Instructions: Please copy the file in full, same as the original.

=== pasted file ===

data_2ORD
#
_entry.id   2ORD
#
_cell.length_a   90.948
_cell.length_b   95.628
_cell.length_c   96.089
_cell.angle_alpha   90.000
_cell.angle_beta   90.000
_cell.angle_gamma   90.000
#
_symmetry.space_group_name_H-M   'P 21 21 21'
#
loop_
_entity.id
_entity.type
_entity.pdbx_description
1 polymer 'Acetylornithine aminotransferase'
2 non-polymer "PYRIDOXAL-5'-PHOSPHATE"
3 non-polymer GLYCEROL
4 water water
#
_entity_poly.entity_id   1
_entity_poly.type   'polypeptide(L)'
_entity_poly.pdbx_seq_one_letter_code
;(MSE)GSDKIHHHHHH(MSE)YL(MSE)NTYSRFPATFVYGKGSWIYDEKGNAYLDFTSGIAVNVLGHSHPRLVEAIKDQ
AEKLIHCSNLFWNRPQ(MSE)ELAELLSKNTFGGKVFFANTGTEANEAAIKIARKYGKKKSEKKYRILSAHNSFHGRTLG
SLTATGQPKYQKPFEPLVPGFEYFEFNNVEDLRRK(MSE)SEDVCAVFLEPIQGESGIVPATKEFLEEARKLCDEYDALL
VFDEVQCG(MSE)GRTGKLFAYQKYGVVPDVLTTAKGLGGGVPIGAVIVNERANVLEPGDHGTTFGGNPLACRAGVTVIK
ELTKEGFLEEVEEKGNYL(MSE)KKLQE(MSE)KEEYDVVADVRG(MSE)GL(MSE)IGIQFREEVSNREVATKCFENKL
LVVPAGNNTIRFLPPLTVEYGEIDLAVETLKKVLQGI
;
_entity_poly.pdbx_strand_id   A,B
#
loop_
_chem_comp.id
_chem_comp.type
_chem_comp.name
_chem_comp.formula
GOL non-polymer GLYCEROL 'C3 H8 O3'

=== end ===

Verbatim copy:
data_2ORD
#
_entry.id   2ORD
#
_cell.length_a   90.948
_cell.length_b   95.628
_cell.length_c   96.089
_cell.angle_alpha   90.000
_cell.angle_beta   90.000
_cell.angle_gamma   90.000
#
_symmetry.space_group_name_H-M   'P 21 21 21'
#
loop_
_entity.id
_entity.type
_entity.pdbx_description
1 polymer 'Acetylornithine aminotransferase'
2 non-polymer "PYRIDOXAL-5'-PHOSPHATE"
3 non-polymer GLYCEROL
4 water water
#
_entity_poly.entity_id   1
_entity_poly.type   'polypeptide(L)'
_entity_poly.pdbx_seq_one_letter_code
;(MSE)GSDKIHHHHHH(MSE)YL(MSE)NTYSRFPATFVYGKGSWIYDEKGNAYLDFTSGIAVNVLGHSHPRLVEAIKDQ
AEKLIHCSNLFWNRPQ(MSE)ELAELLSKNTFGGKVFFANTGTEANEAAIKIARKYGKKKSEKKYRILSAHNSFHGRTLG
SLTATGQPKYQKPFEPLVPGFEYFEFNNVEDLRRK(MSE)SEDVCAVFLEPIQGESGIVPATKEFLEEARKLCDEYDALL
VFDEVQCG(MSE)GRTGKLFAYQKYGVVPDVLTTAKGLGGGVPIGAVIVNERANVLEPGDHGTTFGGNPLACRAGVTVIK
ELTKEGFLEEVEEKGNYL(MSE)KKLQE(MSE)KEEYDVVADVRG(MSE)GL(MSE)IGIQFREEVSNREVATKCFENKL
LVVPAGNNTIRFLPPLTVEYGEIDLAVETLKKVLQGI
;
_entity_poly.pdbx_strand_id   A,B
#
loop_
_chem_comp.id
_chem_comp.type
_chem_comp.name
_chem_comp.formula
GOL non-polymer GLYCEROL 'C3 H8 O3'